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I am new to emacs. I have been using this configuration for emacs:

(setq column-number-mode t) 
(setq c-default-style "linux"
          c-basic-offset 4)
(custom-set-variables
 ;; custom-set-variables was added by Custom.
 ;; If you edit it by hand, you could mess it up, so be careful.
 ;; Your init file should contain only one such instance.
 ;; If there is more than one, they won't work right.
 '(custom-enabled-themes (quote (wheatgrass))))
(custom-set-faces
 ;; custom-set-faces was added by Custom.
 ;; If you edit it by hand, you could mess it up, so be careful.
 ;; Your init file should contain only one such instance.
 ;; If there is more than one, they won't work right.
 )

Generally, the indentation is correctly handled by emacs automatically. For an if-statement, however, even if I could see the correct indentation in emacs then in an other editor the tab is not shown.

I have been editing a *.c file and the mode is "C/l mode defined in ‘cc-mode.el’. Major mode for editing C code".

Here an example: If I create an c file in emacs with the following code:

int main() {
    int x = 1;

    if (x > 0)
        x++;
    else
        x--;

    printf("Value of x: %d\n", x);

    return 0;
}

If I visualize this code in different editor or I copy it from an emacs into another editor the output is the following:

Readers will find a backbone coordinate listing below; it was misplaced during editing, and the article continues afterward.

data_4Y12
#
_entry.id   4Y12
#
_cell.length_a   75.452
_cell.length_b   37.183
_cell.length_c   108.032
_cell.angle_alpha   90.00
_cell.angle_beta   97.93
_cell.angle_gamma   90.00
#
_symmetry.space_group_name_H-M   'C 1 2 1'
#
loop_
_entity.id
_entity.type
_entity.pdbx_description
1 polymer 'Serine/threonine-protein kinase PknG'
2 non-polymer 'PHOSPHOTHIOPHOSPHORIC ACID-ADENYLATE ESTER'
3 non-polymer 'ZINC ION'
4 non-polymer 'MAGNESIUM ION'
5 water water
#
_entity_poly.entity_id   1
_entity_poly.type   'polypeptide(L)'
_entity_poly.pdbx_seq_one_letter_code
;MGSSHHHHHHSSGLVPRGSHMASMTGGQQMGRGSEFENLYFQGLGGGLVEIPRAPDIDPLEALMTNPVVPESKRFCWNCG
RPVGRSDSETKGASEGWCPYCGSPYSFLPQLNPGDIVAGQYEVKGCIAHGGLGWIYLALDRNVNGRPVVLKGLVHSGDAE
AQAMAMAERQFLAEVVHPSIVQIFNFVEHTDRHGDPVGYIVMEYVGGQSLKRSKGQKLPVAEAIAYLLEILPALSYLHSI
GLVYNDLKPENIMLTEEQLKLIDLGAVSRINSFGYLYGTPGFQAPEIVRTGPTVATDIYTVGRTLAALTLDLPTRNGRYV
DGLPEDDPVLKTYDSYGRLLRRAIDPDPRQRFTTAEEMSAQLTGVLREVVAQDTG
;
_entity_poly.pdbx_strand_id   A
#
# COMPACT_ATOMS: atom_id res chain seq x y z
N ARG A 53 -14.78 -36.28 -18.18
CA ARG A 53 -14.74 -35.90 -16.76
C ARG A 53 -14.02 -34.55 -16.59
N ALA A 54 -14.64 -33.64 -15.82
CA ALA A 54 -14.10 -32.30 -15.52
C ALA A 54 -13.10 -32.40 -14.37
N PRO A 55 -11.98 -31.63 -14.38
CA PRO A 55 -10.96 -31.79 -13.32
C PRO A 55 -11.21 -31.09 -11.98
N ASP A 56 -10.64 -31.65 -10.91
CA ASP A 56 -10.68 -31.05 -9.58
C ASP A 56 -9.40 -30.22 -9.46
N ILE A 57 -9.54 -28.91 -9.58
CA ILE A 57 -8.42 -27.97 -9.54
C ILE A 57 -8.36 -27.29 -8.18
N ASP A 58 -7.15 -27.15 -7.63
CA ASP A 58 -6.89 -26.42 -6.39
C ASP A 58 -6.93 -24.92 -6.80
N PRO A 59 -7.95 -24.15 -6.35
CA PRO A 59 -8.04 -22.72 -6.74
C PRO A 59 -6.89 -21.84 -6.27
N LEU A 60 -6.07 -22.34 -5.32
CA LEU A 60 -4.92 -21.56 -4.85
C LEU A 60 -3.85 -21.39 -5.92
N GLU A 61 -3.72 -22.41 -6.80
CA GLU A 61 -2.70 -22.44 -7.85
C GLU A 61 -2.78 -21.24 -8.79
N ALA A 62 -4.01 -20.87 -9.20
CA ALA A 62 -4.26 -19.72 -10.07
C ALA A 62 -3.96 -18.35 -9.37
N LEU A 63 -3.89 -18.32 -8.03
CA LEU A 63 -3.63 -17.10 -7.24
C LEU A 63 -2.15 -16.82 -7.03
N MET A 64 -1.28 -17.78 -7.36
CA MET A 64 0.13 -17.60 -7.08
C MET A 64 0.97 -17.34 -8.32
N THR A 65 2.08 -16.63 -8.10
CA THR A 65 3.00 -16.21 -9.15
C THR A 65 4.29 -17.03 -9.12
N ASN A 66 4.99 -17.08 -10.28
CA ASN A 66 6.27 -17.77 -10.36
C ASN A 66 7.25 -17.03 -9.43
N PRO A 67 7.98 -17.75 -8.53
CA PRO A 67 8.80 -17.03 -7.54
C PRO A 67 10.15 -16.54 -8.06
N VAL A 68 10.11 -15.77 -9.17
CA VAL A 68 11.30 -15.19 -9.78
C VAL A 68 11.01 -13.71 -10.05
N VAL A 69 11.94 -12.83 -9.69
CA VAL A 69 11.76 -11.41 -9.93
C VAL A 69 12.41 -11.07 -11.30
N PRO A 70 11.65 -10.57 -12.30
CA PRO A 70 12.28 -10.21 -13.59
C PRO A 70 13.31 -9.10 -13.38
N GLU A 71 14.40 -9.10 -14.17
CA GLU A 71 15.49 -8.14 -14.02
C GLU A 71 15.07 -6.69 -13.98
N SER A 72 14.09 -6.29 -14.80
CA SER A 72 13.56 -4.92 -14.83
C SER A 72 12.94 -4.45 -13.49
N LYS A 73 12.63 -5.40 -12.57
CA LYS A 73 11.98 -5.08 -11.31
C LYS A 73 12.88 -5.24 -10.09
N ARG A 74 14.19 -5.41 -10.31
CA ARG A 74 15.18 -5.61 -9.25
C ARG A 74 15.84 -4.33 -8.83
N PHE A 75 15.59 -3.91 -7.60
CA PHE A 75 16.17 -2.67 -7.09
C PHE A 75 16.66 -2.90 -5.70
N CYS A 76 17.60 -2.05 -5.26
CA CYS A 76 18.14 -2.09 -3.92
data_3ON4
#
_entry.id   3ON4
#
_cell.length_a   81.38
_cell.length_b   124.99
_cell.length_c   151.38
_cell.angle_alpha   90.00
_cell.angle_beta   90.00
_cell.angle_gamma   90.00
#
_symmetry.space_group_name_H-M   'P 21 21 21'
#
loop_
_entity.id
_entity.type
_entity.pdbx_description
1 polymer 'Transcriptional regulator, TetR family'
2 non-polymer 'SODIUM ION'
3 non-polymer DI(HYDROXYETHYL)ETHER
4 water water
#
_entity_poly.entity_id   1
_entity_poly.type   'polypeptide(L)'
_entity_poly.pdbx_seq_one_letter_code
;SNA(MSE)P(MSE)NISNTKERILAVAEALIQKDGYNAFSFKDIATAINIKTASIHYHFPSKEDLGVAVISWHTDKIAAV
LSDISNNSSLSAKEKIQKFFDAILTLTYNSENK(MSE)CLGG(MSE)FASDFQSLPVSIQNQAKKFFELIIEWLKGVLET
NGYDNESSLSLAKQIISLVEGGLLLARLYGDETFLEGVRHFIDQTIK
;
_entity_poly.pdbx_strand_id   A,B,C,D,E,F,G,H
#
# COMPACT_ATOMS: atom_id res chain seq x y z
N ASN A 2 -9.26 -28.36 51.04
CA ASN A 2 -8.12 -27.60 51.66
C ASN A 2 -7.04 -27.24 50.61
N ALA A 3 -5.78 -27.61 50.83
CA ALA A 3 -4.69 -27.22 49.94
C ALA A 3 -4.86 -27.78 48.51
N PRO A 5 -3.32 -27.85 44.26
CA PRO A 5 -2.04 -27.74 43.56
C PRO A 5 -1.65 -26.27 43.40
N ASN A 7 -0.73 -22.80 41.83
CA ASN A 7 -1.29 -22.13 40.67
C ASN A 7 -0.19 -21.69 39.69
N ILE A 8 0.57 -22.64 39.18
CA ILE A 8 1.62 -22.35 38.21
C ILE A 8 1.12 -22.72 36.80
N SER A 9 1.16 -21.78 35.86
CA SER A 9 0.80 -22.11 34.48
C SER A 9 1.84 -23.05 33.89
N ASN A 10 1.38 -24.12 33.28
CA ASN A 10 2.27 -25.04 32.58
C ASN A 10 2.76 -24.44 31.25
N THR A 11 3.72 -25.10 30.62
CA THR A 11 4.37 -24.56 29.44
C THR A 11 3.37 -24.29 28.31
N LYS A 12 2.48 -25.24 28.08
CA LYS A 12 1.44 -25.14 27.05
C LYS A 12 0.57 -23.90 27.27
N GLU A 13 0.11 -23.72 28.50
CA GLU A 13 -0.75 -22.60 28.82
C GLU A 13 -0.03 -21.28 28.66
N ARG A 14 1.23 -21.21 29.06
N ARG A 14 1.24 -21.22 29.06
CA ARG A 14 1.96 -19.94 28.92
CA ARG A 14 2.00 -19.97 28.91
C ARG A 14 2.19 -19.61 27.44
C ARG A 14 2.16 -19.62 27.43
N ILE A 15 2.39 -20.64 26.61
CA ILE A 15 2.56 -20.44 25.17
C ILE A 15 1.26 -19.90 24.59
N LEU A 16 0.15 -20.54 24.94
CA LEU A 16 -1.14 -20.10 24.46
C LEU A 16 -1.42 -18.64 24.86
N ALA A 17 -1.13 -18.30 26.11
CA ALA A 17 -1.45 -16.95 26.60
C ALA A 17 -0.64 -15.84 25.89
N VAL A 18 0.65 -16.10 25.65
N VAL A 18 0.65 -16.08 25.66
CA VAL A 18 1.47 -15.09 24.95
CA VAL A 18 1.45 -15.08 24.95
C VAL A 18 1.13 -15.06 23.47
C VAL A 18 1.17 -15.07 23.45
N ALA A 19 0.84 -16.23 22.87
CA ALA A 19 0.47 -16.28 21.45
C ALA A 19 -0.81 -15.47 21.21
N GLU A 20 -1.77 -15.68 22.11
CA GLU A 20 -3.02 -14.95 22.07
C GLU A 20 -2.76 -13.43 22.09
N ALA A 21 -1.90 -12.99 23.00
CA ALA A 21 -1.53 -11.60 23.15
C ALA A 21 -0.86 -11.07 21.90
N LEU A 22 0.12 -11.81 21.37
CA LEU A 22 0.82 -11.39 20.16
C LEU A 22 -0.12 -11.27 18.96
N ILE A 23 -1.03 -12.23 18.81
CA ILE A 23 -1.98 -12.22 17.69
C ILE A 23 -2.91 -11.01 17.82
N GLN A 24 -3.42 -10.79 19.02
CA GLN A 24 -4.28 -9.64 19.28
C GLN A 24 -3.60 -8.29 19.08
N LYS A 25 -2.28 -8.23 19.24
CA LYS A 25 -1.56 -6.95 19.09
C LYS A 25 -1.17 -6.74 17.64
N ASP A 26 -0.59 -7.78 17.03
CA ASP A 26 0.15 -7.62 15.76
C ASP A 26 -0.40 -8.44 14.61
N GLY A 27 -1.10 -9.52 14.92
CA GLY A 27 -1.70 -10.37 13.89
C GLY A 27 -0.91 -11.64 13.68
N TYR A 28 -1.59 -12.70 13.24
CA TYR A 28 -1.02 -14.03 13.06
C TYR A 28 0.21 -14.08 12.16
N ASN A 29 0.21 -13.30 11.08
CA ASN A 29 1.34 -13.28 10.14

int main() {
    int x = 1;

    if (x > 0)
    x++;
    else
    x--;

    printf("Value of x: %d\n", x);

    return 0;
}

Basically, it seems that even if it looks like it is correctly indenting the if statement it has not added any tab character in the if statement.

What is the problem? How could I fix it?

  • 1
    Which mode is the buffer in? What do you get in the help for e.g. the Ret key? C-h k Ret – tripleee Jul 6 '18 at 16:10
  • This is what I got:RET (translated from <return>) runs the command newline (found in global-map), which is an interactive compiled Lisp function in ‘simple.el’. – gyro91 Jul 6 '18 at 16:31
  • 2
    And the mode? This sounds like the buffer is simply in Fundamental mode. Please edit your question to clarify the file name, how you are visiting it, and which mode it's in (C-h m). – tripleee Jul 6 '18 at 17:03
  • ok, the mode is :"C/l mode defined in ‘cc-mode.el’. Major mode for editing C Code". The file that I have been editing is indeed a *.c file. – gyro91 Jul 7 '18 at 7:15
  • You probably need to separately enable electric-indent-mode. – tripleee Jul 7 '18 at 8:17
3

Emacs is mixing tabs and spaces for indentation, and your other editor is using a different tab width.